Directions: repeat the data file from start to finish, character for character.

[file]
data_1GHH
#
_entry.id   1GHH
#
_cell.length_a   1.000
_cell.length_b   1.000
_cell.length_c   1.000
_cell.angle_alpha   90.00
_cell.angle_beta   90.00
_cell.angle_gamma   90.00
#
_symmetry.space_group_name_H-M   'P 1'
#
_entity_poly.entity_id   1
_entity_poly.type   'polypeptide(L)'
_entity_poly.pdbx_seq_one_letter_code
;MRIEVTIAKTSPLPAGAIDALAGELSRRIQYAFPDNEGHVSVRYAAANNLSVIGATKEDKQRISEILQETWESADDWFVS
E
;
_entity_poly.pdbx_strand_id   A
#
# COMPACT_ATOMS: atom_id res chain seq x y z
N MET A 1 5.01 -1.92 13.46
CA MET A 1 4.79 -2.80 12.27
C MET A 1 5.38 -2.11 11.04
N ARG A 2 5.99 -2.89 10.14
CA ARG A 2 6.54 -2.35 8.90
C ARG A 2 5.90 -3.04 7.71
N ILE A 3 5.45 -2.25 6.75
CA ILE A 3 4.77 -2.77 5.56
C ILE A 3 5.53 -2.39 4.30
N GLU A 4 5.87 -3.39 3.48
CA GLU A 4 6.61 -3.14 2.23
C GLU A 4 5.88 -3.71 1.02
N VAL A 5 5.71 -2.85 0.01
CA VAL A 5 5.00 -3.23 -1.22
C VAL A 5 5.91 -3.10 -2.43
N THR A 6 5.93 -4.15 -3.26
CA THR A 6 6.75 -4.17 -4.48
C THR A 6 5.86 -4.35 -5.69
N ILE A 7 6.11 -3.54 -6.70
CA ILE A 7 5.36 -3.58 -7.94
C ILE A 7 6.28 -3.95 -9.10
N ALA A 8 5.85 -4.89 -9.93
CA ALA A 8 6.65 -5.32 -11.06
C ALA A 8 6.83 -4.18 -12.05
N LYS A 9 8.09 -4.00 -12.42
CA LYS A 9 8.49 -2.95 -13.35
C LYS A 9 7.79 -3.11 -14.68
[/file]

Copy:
data_1GHH
#
_entry.id   1GHH
#
_cell.length_a   1.000
_cell.length_b   1.000
_cell.length_c   1.000
_cell.angle_alpha   90.00
_cell.angle_beta   90.00
_cell.angle_gamma   90.00
#
_symmetry.space_group_name_H-M   'P 1'
#
_entity_poly.entity_id   1
_entity_poly.type   'polypeptide(L)'
_entity_poly.pdbx_seq_one_letter_code
;MRIEVTIAKTSPLPAGAIDALAGELSRRIQYAFPDNEGHVSVRYAAANNLSVIGATKEDKQRISEILQETWESADDWFVS
E
;
_entity_poly.pdbx_strand_id   A
#
# COMPACT_ATOMS: atom_id res chain seq x y z
N MET A 1 5.01 -1.92 13.46
CA MET A 1 4.79 -2.80 12.27
C MET A 1 5.38 -2.11 11.04
N ARG A 2 5.99 -2.89 10.14
CA ARG A 2 6.54 -2.35 8.90
C ARG A 2 5.90 -3.04 7.71
N ILE A 3 5.45 -2.25 6.75
CA ILE A 3 4.77 -2.77 5.56
C ILE A 3 5.53 -2.39 4.30
N GLU A 4 5.87 -3.39 3.48
CA GLU A 4 6.61 -3.14 2.23
C GLU A 4 5.88 -3.71 1.02
N VAL A 5 5.71 -2.85 0.01
CA VAL A 5 5.00 -3.23 -1.22
C VAL A 5 5.91 -3.10 -2.43
N THR A 6 5.93 -4.15 -3.26
CA THR A 6 6.75 -4.17 -4.48
C THR A 6 5.86 -4.35 -5.69
N ILE A 7 6.11 -3.54 -6.70
CA ILE A 7 5.36 -3.58 -7.94
C ILE A 7 6.28 -3.95 -9.10
N ALA A 8 5.85 -4.89 -9.93
CA ALA A 8 6.65 -5.32 -11.06
C ALA A 8 6.83 -4.18 -12.05
N LYS A 9 8.09 -4.00 -12.42
CA LYS A 9 8.49 -2.95 -13.35
C LYS A 9 7.79 -3.11 -14.68